Paying for the Party

by Harry on March 23, 2014

I’m currently running a reading group with a group of 7 seniors, all women, whom I’ve known, and have known each other, since the beginning of their freshman year. They have diverse majors (only one is a philosophy major — others include elementary education, human development and family studies, psychology…) and pretty diverse experiences, and my idea was to read a bunch of books about undergraduate life on the pretty much entirely selfish grounds that they might be able to interpret the books better than I can alone (I went to a college in London, never lived in a dorm, and had, generally, a very different experience). We’ve read Michael Moffatt’s classic Coming of Age in New Jersey, and Rebekkah Nathan’s My Freshman Year so far, and are now on to Paying for the Party: How College Maintains Inequality, recommended to me by a sociologist who is, I think, friends with the authors. Paying for the Party is just fantastic.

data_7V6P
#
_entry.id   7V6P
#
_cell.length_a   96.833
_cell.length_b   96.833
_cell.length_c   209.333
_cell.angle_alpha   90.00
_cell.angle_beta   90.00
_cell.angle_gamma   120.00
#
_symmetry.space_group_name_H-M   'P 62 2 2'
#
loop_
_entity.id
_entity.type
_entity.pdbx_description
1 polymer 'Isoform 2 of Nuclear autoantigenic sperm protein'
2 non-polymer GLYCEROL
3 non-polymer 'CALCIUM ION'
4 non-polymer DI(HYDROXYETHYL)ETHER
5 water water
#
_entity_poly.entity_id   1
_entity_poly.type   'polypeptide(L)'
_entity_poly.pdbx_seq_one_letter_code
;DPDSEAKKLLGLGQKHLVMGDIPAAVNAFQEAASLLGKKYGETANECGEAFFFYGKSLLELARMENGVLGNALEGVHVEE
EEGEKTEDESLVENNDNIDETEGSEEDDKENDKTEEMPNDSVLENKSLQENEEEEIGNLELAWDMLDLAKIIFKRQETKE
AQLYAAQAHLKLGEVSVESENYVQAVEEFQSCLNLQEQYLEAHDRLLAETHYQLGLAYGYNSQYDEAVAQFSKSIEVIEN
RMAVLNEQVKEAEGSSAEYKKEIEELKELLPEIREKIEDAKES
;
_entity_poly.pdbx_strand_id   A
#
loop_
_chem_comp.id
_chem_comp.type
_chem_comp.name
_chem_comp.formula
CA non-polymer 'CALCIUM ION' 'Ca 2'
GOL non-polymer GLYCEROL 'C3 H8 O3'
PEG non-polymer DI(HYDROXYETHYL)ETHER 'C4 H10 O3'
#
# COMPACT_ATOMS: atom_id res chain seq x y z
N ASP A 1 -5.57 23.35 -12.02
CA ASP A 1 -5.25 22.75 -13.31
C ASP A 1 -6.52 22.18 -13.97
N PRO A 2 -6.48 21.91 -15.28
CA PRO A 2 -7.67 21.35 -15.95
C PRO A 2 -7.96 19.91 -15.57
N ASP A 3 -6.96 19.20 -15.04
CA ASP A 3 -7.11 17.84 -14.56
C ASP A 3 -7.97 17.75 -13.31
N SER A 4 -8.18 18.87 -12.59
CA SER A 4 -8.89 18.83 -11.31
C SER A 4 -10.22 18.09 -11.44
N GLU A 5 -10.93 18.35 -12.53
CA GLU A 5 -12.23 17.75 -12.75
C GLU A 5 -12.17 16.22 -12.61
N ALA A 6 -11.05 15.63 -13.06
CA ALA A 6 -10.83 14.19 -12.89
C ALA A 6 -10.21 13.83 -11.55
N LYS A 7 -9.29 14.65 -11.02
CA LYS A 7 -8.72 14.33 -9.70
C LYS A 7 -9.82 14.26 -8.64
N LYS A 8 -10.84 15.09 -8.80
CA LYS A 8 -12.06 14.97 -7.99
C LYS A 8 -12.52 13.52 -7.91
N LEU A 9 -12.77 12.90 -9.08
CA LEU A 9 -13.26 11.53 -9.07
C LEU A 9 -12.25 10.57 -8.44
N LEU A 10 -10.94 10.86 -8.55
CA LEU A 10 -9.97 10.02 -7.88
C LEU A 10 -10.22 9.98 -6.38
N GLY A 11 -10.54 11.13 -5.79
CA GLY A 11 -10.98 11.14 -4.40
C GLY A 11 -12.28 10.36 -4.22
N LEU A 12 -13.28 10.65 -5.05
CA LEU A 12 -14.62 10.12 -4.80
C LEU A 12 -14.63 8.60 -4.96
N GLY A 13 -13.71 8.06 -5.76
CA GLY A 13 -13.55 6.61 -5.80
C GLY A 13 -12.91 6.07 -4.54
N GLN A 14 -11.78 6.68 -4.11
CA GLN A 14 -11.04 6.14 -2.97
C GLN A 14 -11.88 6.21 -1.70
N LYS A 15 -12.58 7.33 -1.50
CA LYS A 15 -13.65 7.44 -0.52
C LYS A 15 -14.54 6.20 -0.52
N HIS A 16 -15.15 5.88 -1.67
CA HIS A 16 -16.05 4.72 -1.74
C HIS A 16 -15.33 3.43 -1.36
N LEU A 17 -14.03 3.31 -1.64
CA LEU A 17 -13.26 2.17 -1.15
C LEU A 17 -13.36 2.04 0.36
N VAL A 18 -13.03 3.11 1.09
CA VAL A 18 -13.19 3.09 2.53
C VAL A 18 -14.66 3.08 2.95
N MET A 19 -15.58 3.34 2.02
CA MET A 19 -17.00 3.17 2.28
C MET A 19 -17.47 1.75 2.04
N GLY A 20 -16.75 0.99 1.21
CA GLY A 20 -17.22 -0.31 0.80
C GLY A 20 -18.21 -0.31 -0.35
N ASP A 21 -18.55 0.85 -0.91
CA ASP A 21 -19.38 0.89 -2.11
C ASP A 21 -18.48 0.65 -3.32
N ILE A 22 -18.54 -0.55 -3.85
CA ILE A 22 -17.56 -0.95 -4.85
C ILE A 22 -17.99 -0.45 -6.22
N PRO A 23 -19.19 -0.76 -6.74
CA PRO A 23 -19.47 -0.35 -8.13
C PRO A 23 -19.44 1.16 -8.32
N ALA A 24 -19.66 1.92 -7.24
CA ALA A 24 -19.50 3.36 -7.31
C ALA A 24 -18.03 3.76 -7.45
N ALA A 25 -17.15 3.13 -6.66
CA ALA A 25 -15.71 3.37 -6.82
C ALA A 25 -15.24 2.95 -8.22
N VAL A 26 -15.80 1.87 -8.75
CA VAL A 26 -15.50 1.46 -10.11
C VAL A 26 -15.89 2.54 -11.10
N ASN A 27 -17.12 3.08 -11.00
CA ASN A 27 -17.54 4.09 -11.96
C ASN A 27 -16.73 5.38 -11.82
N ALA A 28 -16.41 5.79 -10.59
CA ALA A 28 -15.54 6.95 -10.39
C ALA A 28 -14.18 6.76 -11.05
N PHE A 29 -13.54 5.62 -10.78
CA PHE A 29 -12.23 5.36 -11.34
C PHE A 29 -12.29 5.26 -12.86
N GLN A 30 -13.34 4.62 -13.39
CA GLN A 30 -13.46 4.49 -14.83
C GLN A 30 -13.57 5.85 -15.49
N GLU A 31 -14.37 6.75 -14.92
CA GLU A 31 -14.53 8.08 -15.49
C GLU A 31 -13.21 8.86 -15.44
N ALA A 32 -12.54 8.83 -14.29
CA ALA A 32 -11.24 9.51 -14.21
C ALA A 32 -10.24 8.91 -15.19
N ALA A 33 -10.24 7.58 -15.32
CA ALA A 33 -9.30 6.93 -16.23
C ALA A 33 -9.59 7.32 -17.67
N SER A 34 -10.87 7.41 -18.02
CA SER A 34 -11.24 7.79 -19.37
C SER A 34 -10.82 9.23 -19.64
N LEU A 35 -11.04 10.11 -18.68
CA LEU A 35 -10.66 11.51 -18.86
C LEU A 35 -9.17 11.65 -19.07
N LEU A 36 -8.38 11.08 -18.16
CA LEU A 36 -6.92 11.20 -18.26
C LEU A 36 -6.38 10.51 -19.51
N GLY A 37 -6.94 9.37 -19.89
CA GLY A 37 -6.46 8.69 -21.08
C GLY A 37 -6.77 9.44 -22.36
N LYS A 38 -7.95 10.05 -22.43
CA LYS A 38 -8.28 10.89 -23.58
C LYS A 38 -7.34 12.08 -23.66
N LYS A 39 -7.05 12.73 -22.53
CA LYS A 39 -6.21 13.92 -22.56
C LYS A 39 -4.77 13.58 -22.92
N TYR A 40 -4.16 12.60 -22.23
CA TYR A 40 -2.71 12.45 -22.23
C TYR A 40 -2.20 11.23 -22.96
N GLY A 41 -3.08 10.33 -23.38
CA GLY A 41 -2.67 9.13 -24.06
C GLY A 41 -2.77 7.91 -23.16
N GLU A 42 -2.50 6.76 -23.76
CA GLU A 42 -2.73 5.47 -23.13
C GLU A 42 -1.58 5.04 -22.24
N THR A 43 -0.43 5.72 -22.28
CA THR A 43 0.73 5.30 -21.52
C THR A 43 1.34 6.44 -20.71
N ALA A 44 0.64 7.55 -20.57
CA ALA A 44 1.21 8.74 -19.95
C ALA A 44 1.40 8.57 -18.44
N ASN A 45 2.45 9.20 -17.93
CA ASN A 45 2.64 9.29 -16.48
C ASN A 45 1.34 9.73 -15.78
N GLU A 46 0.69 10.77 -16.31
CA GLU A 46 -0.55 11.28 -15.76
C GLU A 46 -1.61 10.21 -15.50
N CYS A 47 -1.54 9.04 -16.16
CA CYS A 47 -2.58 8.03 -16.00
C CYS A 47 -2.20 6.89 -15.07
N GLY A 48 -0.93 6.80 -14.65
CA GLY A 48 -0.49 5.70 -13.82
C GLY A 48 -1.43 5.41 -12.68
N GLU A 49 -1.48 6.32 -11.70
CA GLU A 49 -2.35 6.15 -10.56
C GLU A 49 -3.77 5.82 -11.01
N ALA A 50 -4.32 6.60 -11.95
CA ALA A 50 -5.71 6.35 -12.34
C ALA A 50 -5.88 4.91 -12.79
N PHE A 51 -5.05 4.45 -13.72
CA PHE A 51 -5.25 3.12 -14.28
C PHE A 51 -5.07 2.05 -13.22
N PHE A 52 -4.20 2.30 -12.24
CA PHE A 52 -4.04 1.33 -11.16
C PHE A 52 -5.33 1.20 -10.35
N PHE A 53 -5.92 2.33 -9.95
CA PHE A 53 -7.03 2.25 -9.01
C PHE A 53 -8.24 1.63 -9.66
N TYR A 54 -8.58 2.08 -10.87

The authors lived for a year in a “party” dorm in a large midwestern flagship public university (not mine) and kept up with the women in the dorm till after they had graduated college. The thesis of the book is that the university essentially facilitates (seemingly knowingly, and in some aspects strategically) a party pathway through college, which works reasonably well for students who come from very privileged backgrounds. The facilitatory methods include: reasonably scrupulous enforcement of alcohol bans in the dorms (thus enhancing the capacity of the fraternities to monopolize control of illegal drinking and, incidentally, forcing women to drink in environments where they are more vulnerable to sexual assault); providing easy majors which affluent students can take which won’t interfere with their partying, and which will lead to jobs for them, because they have connections in the media or the leisure industries that will enable them to get jobs without good credentials; and assigning students to dorms based on choice (my students confirm that dorms have reputations as party, or nerdy, or whatever, dorms that ensure that they retain their character over time, despite 100% turnover in residents every year).